The Rural Development Society (RDS) is a NGO based in Bankura, West Bengal (in India's East Zone) focused on training villagers to incorporate a variety of ecological projects into their village in order to improve the local economy and their access to resources like potable water and fruit.
RDS primarily focuses on organizing and training groups of women, called "Self Help Groups" (SHGs), in order to provide women with sustainable (often, agricultural) opportunities to generate income for themselves and their village.
One of the SHGs grows mushrooms using very simple materials. They sell the mushrooms in the town market for 150 rupees per kilogram. The women are energetic and excited by the opportunities growing mushrooms affords them. Just a few years ago they did not know how to manage money and had never been to a bank. Now, they've completely transformed the village economy with their growing efforts.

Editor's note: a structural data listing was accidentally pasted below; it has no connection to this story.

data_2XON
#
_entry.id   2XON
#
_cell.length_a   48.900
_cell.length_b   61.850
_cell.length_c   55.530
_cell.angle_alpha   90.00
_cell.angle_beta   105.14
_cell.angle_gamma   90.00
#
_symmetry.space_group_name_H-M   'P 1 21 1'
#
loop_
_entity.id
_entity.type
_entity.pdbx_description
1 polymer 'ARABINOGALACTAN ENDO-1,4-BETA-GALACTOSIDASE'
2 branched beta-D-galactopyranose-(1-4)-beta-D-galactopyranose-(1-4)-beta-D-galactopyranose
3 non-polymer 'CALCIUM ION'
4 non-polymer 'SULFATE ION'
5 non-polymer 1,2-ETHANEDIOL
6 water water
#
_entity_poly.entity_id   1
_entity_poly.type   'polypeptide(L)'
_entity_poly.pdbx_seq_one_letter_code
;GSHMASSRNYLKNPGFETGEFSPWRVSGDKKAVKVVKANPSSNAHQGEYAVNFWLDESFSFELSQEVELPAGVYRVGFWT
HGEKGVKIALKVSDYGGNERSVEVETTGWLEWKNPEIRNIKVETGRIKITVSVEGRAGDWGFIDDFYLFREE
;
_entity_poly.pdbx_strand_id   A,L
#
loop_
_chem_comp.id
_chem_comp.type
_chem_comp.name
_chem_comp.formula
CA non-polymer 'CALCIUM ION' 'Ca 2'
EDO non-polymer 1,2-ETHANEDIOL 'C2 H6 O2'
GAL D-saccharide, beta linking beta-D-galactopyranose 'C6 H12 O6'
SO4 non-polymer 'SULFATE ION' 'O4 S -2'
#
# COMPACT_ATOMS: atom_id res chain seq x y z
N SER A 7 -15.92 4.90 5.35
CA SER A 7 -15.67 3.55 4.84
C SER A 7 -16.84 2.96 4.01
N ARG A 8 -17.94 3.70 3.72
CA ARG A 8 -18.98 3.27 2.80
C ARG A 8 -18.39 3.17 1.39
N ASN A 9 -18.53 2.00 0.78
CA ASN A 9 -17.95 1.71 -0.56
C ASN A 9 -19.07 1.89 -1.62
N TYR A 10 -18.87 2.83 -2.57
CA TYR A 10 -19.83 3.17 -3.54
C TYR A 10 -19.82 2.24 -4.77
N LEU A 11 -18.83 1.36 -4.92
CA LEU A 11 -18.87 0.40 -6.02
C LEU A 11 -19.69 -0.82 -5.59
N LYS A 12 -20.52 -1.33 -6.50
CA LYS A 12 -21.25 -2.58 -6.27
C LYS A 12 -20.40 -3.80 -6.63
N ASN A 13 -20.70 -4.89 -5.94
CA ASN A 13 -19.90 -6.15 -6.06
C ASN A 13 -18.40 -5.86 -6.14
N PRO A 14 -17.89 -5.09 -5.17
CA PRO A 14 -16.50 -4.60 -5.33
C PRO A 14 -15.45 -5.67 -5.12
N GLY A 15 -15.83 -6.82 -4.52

After establishing good standing in the community over the last twenty-five years, RDS arranged for the local government to donate solar-powered submersible water pumps to supply potable water to all the homes in the village. One of the Self Help Groups manages the solar panel and water collection tank.
The field next to the water pump was recently donated by a villager to RDS to host cultural activities and celebrations for the community.
Another Self Help Group (SHG), comprised of nearly seventy women is responsible for caring for a large plantation of bananas. Nearby the plantation, the SHG runs a solid waste plant where solid waste from village households is collected to make biogas. RDS is hoping that the Bankura government is impressed by their waste-to-biogas plant and adopts their plans on the city-level.
Most recently, RDS is working on Project 69, which is an effort to restore biodiversity to the community by planting 69 varieties of trees. Since beginning the project, they've recreated a rainforest, restored species of snakes and rabbits and given the community a new source of firewood.
RDS has plans to expand Project 69 by creating a trekking path in the forest for tourists and to be used to teach children about native flora and fauna.